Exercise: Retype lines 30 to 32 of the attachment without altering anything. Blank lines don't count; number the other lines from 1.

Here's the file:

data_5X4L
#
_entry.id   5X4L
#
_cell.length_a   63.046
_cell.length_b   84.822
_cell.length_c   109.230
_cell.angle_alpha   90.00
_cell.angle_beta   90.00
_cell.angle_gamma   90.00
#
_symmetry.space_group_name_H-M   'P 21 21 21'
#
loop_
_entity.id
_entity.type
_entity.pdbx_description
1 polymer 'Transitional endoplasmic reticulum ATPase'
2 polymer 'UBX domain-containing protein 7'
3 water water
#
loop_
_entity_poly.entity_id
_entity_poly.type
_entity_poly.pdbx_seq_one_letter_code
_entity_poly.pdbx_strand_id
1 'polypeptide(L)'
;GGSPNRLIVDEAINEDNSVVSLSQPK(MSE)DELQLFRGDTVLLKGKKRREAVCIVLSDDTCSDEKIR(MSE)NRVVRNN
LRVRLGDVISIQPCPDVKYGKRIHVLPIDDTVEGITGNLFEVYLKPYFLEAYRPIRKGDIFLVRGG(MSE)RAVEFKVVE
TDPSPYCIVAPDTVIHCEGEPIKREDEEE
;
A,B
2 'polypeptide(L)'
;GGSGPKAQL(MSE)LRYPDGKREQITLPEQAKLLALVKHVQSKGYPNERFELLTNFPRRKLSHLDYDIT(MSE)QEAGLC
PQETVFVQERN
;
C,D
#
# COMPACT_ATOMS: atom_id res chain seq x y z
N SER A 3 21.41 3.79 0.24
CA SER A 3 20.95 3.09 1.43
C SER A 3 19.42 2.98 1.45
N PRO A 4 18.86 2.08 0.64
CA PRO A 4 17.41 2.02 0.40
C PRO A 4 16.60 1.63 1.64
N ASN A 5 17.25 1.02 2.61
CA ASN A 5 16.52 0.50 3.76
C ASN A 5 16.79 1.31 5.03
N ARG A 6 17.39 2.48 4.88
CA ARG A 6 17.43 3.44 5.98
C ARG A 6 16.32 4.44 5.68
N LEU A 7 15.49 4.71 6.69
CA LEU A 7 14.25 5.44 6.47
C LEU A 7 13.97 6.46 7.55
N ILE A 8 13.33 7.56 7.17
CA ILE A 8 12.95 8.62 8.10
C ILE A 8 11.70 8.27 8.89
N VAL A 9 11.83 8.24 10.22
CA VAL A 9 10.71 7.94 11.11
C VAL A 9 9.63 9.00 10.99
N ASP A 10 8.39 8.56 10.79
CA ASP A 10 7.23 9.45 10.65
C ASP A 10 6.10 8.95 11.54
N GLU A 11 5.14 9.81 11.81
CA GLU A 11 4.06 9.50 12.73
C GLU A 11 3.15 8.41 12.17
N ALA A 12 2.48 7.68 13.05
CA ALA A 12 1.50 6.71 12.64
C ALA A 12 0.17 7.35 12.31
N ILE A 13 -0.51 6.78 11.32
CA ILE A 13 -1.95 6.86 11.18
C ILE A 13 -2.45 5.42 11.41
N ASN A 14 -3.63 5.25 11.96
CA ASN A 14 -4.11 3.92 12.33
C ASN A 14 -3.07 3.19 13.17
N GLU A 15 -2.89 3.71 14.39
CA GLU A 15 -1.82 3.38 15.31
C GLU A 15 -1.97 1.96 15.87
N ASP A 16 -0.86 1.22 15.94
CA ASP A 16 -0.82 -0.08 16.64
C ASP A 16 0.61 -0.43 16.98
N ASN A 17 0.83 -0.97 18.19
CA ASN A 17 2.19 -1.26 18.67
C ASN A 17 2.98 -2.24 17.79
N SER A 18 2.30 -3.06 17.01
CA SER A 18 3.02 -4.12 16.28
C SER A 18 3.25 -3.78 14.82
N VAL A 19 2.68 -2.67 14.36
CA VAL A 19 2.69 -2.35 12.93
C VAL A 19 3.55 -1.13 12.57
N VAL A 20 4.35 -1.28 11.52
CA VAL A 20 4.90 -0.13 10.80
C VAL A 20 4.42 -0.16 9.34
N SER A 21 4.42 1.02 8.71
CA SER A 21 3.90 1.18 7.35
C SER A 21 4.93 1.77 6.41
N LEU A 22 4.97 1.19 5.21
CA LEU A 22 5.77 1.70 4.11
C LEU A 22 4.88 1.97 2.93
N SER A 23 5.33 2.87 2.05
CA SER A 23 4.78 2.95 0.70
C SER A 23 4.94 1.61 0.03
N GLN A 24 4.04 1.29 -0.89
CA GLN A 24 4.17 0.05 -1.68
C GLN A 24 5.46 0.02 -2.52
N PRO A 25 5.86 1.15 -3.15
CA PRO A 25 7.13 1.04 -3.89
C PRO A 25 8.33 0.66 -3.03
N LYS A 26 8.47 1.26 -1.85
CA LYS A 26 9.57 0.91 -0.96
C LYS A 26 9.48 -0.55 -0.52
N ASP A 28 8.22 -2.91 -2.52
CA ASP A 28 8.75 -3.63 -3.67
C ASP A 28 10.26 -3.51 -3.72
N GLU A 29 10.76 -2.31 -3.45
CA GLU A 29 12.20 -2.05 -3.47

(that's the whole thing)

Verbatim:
TDPSPYCIVAPDTVIHCEGEPIKREDEEE
;
A,B